A budget discrepancy surrounding a free concert on the plaza last Wednesday nearly took presidential candidates Taylor Smoot and Quinn Girrens off the ballot for the 2008 student government elections.
The Associated Student of CSU elections committee raised concerns that presidential candidate Smoot and vice presidential candidate Girrens had undervalued a promotional performance by local band Modus in their donation and expenditure report, which required documentation reviewed every Monday and Friday to ensure a fair process for all candidates.
Although Modus performed for free, Emily Laue, the ASCSU elections manager, said the performance still needed to be reported with an accurate theoretical value, so no presidential candidates campaign exceeds the $2,000 spending cap.
“Everything needs to be reported at fair market value,” Laue said.
If a candidate exceeds the $2,000 spending limit during a two-week campaign period, they will automatically be expelled from the election, according to strict ASCSU campaign code.
Because Smoot and Girrens were already within a few hundred dollars of their budget and had pending expenditures, they were inching closely to the $2,000 mark, Laue said.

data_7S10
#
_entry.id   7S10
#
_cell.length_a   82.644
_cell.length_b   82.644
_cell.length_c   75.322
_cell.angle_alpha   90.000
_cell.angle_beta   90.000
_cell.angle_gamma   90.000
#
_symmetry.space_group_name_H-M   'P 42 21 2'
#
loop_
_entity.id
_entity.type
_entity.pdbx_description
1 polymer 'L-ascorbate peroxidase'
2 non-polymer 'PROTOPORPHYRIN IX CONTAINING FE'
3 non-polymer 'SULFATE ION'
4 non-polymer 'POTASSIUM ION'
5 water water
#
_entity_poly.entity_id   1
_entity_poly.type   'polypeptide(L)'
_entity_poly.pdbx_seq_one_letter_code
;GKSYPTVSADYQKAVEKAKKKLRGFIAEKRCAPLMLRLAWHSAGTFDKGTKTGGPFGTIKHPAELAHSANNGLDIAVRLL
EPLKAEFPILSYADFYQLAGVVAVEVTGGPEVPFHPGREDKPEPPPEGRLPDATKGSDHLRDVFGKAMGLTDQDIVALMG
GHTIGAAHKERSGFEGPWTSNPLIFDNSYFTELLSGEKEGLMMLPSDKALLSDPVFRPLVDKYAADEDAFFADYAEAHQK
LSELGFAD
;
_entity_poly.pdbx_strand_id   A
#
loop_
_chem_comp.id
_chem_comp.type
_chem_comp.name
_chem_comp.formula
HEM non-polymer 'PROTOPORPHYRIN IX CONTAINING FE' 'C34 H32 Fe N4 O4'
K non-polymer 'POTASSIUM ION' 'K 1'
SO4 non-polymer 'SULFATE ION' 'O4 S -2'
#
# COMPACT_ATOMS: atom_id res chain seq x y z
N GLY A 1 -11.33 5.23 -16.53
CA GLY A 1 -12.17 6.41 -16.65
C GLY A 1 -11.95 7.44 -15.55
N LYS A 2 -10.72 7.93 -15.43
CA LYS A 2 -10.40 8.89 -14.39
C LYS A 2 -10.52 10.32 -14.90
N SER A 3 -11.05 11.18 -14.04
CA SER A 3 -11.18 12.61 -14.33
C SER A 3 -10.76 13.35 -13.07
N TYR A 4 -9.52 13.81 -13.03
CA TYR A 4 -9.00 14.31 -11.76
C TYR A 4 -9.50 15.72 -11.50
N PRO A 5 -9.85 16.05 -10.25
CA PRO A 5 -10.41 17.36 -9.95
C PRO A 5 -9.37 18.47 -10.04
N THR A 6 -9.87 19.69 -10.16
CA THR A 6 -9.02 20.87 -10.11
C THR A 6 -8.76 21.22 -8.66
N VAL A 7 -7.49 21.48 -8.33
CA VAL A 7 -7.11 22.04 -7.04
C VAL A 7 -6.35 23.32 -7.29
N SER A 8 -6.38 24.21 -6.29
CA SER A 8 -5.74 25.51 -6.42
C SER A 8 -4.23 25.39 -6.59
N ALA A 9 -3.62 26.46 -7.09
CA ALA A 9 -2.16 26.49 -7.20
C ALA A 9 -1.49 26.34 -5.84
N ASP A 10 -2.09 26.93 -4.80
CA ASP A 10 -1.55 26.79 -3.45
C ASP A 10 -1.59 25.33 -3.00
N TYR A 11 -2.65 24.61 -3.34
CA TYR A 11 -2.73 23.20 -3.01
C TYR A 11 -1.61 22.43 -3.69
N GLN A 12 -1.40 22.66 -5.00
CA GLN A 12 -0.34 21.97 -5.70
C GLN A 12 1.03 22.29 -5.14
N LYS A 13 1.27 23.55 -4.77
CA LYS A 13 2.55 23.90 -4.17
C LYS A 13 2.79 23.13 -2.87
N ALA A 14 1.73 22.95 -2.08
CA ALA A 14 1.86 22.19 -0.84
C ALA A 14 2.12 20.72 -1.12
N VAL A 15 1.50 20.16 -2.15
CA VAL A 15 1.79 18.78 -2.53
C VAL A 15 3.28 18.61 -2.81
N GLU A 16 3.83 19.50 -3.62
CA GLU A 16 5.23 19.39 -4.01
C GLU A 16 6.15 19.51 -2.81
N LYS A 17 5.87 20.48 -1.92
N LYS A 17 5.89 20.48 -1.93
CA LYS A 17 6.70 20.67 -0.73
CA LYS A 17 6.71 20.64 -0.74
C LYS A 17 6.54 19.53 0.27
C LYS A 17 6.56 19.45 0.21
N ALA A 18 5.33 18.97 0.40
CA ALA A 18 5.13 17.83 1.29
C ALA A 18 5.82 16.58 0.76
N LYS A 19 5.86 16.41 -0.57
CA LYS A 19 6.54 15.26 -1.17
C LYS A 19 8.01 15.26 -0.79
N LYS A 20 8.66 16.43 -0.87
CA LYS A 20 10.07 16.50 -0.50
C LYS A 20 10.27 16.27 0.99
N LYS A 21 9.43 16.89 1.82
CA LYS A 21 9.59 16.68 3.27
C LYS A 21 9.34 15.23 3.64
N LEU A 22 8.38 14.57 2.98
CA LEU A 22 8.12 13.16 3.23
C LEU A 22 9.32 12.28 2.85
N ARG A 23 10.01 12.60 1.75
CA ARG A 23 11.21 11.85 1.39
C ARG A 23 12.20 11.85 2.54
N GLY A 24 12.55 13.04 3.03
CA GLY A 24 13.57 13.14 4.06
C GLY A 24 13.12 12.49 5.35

A hearing, held Thursday night, gave the candidates a chance to amend the value they had reported for Modus’ performance, and they cooperated on a new amount for the fair market value of the performance.
Smoot emphasized in a phone interview that they had complied with the elections code and everything was quickly resolved.
“We were complying,” Smoot said.
Laue also said the candidates werevery cooperative and the issue was resolved smoothly.
“The elections committee and the Taylor and Quinn campaign worked together,” Laue said.
Laue said they resolved the issue at the hearing and set a new precedent for determining the fair market value of performances.
“They were not found in violation of anything,” Laue said. “They were willing to work with the committee and abided by the rules.”
Smoot said the hearing was to determine the value of the performance and wait for approval on what the candidates estimated the performance to be worth, which was all done in a fair manner.
“It set a precedent for how it is going to be in the future,” Smoot said.
The committee ultimately decided a performance’s fair market value should be determined by taking the lowest average of either the amount paid for the last 10 performances, or in the last three months, and have that average constitute the fair market value.
The fair market value for Modus’ performance was determined to be $82 Thursday night, thus keeping Taylor and Quinn safely below the $2,000 budget limit for their campaign.
Students will be able to place their vote for one of the four presidential candidates today through Wednesday.
Senior Reporter Kaeli West can be reached at email@example.com